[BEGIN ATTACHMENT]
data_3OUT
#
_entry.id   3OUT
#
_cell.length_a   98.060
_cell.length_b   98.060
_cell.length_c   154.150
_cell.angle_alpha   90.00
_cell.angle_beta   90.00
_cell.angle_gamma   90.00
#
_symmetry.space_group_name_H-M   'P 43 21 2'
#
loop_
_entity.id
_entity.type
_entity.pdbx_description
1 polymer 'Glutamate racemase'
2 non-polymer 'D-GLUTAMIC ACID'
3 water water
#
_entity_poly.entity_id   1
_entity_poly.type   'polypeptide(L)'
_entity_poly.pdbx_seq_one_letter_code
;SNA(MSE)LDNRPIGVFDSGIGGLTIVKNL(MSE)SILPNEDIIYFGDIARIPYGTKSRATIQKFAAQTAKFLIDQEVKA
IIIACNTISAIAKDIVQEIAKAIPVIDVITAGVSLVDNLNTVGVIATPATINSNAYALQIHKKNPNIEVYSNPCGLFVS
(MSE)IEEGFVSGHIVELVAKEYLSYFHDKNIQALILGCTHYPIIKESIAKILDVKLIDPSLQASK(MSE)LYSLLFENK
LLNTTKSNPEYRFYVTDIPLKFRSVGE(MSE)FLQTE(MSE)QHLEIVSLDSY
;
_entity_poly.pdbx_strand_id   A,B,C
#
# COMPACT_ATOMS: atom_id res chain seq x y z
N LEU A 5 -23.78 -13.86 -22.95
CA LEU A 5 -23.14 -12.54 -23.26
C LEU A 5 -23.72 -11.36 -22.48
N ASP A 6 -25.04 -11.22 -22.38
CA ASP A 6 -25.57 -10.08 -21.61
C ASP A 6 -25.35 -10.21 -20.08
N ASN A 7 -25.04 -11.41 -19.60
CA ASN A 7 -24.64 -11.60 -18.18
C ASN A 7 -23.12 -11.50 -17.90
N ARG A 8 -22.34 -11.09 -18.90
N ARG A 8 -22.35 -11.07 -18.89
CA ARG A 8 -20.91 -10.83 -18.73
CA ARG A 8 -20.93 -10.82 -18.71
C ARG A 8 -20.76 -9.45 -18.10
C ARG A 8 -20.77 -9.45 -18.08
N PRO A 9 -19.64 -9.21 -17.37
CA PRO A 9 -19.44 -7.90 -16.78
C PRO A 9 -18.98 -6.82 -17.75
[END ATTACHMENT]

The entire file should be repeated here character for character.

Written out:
data_3OUT
#
_entry.id   3OUT
#
_cell.length_a   98.060
_cell.length_b   98.060
_cell.length_c   154.150
_cell.angle_alpha   90.00
_cell.angle_beta   90.00
_cell.angle_gamma   90.00
#
_symmetry.space_group_name_H-M   'P 43 21 2'
#
loop_
_entity.id
_entity.type
_entity.pdbx_description
1 polymer 'Glutamate racemase'
2 non-polymer 'D-GLUTAMIC ACID'
3 water water
#
_entity_poly.entity_id   1
_entity_poly.type   'polypeptide(L)'
_entity_poly.pdbx_seq_one_letter_code
;SNA(MSE)LDNRPIGVFDSGIGGLTIVKNL(MSE)SILPNEDIIYFGDIARIPYGTKSRATIQKFAAQTAKFLIDQEVKA
IIIACNTISAIAKDIVQEIAKAIPVIDVITAGVSLVDNLNTVGVIATPATINSNAYALQIHKKNPNIEVYSNPCGLFVS
(MSE)IEEGFVSGHIVELVAKEYLSYFHDKNIQALILGCTHYPIIKESIAKILDVKLIDPSLQASK(MSE)LYSLLFENK
LLNTTKSNPEYRFYVTDIPLKFRSVGE(MSE)FLQTE(MSE)QHLEIVSLDSY
;
_entity_poly.pdbx_strand_id   A,B,C
#
# COMPACT_ATOMS: atom_id res chain seq x y z
N LEU A 5 -23.78 -13.86 -22.95
CA LEU A 5 -23.14 -12.54 -23.26
C LEU A 5 -23.72 -11.36 -22.48
N ASP A 6 -25.04 -11.22 -22.38
CA ASP A 6 -25.57 -10.08 -21.61
C ASP A 6 -25.35 -10.21 -20.08
N ASN A 7 -25.04 -11.41 -19.60
CA ASN A 7 -24.64 -11.60 -18.18
C ASN A 7 -23.12 -11.50 -17.90
N ARG A 8 -22.34 -11.09 -18.90
N ARG A 8 -22.35 -11.07 -18.89
CA ARG A 8 -20.91 -10.83 -18.73
CA ARG A 8 -20.93 -10.82 -18.71
C ARG A 8 -20.76 -9.45 -18.10
C ARG A 8 -20.77 -9.45 -18.08
N PRO A 9 -19.64 -9.21 -17.37
CA PRO A 9 -19.44 -7.90 -16.78
C PRO A 9 -18.98 -6.82 -17.75